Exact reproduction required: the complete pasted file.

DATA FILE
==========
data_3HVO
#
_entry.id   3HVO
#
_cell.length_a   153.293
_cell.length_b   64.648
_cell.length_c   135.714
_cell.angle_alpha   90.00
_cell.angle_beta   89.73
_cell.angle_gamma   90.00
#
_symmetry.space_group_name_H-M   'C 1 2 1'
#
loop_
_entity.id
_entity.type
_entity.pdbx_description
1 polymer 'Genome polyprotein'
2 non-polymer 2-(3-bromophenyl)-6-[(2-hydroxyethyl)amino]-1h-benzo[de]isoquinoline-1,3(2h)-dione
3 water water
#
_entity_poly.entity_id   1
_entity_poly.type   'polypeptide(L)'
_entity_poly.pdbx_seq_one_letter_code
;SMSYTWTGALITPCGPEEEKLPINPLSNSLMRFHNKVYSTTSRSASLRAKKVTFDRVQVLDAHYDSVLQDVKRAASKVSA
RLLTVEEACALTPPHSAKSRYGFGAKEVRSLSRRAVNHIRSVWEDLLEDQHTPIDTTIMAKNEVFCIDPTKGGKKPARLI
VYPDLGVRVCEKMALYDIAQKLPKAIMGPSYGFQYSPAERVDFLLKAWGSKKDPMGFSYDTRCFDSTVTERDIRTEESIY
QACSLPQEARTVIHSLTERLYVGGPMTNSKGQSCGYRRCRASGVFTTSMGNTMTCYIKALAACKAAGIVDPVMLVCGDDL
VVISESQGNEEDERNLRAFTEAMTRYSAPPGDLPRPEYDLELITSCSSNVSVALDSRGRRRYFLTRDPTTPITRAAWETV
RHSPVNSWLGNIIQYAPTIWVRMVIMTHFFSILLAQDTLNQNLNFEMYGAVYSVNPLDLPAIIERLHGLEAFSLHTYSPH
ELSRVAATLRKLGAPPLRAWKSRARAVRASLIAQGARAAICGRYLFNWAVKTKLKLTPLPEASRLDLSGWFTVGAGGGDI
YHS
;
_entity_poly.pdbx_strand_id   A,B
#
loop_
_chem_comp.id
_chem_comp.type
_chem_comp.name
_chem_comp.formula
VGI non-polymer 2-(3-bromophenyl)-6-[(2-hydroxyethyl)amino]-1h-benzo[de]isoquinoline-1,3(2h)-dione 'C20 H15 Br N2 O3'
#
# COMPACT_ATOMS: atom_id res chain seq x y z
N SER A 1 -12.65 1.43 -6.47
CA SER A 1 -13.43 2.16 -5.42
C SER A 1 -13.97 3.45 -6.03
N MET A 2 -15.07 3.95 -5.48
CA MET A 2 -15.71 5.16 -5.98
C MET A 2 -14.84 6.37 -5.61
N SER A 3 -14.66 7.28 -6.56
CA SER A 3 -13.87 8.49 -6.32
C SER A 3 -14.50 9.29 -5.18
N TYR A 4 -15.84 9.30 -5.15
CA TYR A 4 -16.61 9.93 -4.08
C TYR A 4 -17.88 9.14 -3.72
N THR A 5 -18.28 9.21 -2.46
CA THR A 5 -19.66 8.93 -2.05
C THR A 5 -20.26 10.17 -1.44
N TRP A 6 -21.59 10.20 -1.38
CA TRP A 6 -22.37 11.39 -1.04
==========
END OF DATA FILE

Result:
data_3HVO
#
_entry.id   3HVO
#
_cell.length_a   153.293
_cell.length_b   64.648
_cell.length_c   135.714
_cell.angle_alpha   90.00
_cell.angle_beta   89.73
_cell.angle_gamma   90.00
#
_symmetry.space_group_name_H-M   'C 1 2 1'
#
loop_
_entity.id
_entity.type
_entity.pdbx_description
1 polymer 'Genome polyprotein'
2 non-polymer 2-(3-bromophenyl)-6-[(2-hydroxyethyl)amino]-1h-benzo[de]isoquinoline-1,3(2h)-dione
3 water water
#
_entity_poly.entity_id   1
_entity_poly.type   'polypeptide(L)'
_entity_poly.pdbx_seq_one_letter_code
;SMSYTWTGALITPCGPEEEKLPINPLSNSLMRFHNKVYSTTSRSASLRAKKVTFDRVQVLDAHYDSVLQDVKRAASKVSA
RLLTVEEACALTPPHSAKSRYGFGAKEVRSLSRRAVNHIRSVWEDLLEDQHTPIDTTIMAKNEVFCIDPTKGGKKPARLI
VYPDLGVRVCEKMALYDIAQKLPKAIMGPSYGFQYSPAERVDFLLKAWGSKKDPMGFSYDTRCFDSTVTERDIRTEESIY
QACSLPQEARTVIHSLTERLYVGGPMTNSKGQSCGYRRCRASGVFTTSMGNTMTCYIKALAACKAAGIVDPVMLVCGDDL
VVISESQGNEEDERNLRAFTEAMTRYSAPPGDLPRPEYDLELITSCSSNVSVALDSRGRRRYFLTRDPTTPITRAAWETV
RHSPVNSWLGNIIQYAPTIWVRMVIMTHFFSILLAQDTLNQNLNFEMYGAVYSVNPLDLPAIIERLHGLEAFSLHTYSPH
ELSRVAATLRKLGAPPLRAWKSRARAVRASLIAQGARAAICGRYLFNWAVKTKLKLTPLPEASRLDLSGWFTVGAGGGDI
YHS
;
_entity_poly.pdbx_strand_id   A,B
#
loop_
_chem_comp.id
_chem_comp.type
_chem_comp.name
_chem_comp.formula
VGI non-polymer 2-(3-bromophenyl)-6-[(2-hydroxyethyl)amino]-1h-benzo[de]isoquinoline-1,3(2h)-dione 'C20 H15 Br N2 O3'
#
# COMPACT_ATOMS: atom_id res chain seq x y z
N SER A 1 -12.65 1.43 -6.47
CA SER A 1 -13.43 2.16 -5.42
C SER A 1 -13.97 3.45 -6.03
N MET A 2 -15.07 3.95 -5.48
CA MET A 2 -15.71 5.16 -5.98
C MET A 2 -14.84 6.37 -5.61
N SER A 3 -14.66 7.28 -6.56
CA SER A 3 -13.87 8.49 -6.32
C SER A 3 -14.50 9.29 -5.18
N TYR A 4 -15.84 9.30 -5.15
CA TYR A 4 -16.61 9.93 -4.08
C TYR A 4 -17.88 9.14 -3.72
N THR A 5 -18.28 9.21 -2.46
CA THR A 5 -19.66 8.93 -2.05
C THR A 5 -20.26 10.17 -1.44
N TRP A 6 -21.59 10.20 -1.38
CA TRP A 6 -22.37 11.39 -1.04